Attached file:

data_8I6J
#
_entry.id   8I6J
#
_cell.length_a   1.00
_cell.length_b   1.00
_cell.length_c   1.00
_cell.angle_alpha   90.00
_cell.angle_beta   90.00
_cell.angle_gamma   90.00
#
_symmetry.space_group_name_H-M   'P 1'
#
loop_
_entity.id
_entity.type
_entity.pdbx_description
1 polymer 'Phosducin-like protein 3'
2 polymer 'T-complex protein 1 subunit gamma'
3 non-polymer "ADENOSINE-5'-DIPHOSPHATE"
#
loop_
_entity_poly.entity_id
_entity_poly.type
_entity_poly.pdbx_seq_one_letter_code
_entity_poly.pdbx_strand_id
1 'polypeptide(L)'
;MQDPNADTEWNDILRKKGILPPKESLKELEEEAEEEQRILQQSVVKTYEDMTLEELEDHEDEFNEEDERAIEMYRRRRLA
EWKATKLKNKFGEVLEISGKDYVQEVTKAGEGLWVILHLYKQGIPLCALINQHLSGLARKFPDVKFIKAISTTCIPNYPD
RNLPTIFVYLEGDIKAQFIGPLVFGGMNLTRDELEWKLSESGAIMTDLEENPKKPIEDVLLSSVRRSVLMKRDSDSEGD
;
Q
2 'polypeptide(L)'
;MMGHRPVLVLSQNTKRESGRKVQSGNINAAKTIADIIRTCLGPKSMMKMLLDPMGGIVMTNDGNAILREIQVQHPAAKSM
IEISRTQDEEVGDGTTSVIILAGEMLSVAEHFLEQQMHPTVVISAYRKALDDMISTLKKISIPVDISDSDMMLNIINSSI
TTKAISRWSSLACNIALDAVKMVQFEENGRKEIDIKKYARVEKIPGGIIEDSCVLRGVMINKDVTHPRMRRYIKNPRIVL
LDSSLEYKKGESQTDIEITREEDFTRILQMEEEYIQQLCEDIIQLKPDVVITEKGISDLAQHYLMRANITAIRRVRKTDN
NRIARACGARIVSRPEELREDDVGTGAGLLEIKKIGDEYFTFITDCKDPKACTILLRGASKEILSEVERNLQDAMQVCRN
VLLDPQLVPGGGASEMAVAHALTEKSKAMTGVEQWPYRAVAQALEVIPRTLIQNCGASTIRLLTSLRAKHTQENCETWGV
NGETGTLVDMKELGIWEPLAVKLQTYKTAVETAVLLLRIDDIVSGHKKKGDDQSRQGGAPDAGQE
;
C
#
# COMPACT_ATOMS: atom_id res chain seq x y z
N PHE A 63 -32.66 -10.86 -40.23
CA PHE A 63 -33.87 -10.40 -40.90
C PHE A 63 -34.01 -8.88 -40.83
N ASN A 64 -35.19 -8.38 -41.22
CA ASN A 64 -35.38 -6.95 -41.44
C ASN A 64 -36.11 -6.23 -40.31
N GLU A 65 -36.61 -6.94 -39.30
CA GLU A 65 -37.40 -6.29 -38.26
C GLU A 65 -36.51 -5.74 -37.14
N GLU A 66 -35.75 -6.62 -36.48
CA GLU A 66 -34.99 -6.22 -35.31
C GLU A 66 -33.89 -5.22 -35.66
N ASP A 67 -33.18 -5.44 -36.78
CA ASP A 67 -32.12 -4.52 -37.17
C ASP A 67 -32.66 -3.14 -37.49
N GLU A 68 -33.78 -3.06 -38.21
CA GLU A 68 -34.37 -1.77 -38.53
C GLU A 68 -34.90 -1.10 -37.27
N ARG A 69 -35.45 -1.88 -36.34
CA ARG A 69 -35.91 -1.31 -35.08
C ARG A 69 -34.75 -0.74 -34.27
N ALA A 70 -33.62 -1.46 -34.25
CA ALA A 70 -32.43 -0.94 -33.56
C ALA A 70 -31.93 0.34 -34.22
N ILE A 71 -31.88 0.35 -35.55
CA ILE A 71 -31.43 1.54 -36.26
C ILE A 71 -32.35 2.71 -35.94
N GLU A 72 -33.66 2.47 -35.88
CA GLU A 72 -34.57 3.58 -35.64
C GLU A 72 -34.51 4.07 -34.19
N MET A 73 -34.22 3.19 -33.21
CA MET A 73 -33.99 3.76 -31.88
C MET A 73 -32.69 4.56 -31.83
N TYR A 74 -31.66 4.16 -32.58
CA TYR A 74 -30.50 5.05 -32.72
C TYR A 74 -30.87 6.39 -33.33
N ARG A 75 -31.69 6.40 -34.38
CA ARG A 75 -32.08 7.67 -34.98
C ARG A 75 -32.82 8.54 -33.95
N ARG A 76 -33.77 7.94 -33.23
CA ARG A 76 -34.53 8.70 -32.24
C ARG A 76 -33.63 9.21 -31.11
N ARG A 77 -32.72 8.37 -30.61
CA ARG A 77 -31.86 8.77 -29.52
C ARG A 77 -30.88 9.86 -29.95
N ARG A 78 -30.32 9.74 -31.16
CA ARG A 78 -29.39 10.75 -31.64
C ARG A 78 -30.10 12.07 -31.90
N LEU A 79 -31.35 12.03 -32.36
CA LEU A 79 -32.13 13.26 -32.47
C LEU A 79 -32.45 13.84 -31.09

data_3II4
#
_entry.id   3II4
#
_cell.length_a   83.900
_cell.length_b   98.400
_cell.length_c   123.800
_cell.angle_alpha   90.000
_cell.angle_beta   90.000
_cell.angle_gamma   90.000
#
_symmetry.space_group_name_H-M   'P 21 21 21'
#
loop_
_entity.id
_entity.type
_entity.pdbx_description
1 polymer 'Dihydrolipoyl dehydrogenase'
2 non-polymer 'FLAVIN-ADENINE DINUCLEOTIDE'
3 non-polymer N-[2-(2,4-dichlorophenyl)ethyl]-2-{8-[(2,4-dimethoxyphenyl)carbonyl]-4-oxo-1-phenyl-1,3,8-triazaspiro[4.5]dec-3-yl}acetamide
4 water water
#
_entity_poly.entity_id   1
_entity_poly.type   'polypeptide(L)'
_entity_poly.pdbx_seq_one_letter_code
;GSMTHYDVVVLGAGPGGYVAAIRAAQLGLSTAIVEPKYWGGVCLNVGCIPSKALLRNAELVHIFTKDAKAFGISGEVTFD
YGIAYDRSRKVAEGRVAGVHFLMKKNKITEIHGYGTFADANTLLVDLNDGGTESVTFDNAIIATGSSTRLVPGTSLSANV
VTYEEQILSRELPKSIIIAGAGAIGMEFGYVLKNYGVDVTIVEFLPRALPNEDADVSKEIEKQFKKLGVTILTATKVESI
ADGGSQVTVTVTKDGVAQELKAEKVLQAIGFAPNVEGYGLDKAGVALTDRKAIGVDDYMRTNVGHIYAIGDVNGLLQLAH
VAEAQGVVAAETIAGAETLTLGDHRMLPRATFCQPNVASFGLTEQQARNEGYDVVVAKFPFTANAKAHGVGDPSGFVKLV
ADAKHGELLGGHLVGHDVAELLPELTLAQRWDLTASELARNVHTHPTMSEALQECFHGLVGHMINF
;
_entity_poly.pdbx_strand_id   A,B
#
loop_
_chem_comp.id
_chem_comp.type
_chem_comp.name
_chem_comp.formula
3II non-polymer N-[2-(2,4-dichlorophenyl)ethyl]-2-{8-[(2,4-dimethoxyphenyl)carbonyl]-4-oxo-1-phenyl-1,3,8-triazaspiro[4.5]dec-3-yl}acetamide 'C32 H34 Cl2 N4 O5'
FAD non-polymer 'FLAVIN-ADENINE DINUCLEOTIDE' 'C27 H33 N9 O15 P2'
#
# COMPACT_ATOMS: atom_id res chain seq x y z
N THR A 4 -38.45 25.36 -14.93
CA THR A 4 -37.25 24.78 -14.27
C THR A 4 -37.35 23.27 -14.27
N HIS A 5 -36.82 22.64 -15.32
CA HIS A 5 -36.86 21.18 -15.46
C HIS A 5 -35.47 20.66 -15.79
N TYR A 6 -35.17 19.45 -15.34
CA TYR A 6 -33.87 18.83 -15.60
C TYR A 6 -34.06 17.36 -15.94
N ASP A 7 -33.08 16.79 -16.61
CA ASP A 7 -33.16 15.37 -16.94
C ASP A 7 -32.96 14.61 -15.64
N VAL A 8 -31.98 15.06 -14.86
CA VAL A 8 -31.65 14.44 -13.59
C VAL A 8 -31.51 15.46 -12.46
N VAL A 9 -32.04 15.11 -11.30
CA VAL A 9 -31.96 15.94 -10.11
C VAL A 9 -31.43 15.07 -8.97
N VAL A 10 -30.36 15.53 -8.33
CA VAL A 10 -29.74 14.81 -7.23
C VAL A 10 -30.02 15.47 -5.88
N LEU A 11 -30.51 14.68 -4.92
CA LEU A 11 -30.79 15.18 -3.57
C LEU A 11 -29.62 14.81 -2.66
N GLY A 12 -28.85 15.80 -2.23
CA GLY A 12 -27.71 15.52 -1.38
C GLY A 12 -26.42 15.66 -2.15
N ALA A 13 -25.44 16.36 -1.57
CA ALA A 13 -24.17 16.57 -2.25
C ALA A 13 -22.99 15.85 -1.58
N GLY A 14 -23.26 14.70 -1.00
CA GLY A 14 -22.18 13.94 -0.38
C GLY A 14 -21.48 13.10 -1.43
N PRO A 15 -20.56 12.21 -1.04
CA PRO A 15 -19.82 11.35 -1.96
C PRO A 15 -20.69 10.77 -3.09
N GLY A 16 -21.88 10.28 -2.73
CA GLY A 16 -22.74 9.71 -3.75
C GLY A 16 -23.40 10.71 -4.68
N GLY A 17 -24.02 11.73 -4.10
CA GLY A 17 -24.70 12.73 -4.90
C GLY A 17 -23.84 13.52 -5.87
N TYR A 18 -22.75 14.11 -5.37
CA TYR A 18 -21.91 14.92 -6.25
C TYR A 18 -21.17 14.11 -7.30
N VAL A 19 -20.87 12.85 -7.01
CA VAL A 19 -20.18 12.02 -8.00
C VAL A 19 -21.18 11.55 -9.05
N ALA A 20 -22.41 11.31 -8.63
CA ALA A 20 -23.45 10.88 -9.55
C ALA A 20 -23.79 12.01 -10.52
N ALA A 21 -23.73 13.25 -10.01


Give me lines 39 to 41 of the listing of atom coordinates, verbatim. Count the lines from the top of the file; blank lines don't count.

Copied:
VLLDPQLVPGGGASEMAVAHALTEKSKAMTGVEQWPYRAVAQALEVIPRTLIQNCGASTIRLLTSLRAKHTQENCETWGV
NGETGTLVDMKELGIWEPLAVKLQTYKTAVETAVLLLRIDDIVSGHKKKGDDQSRQGGAPDAGQE
;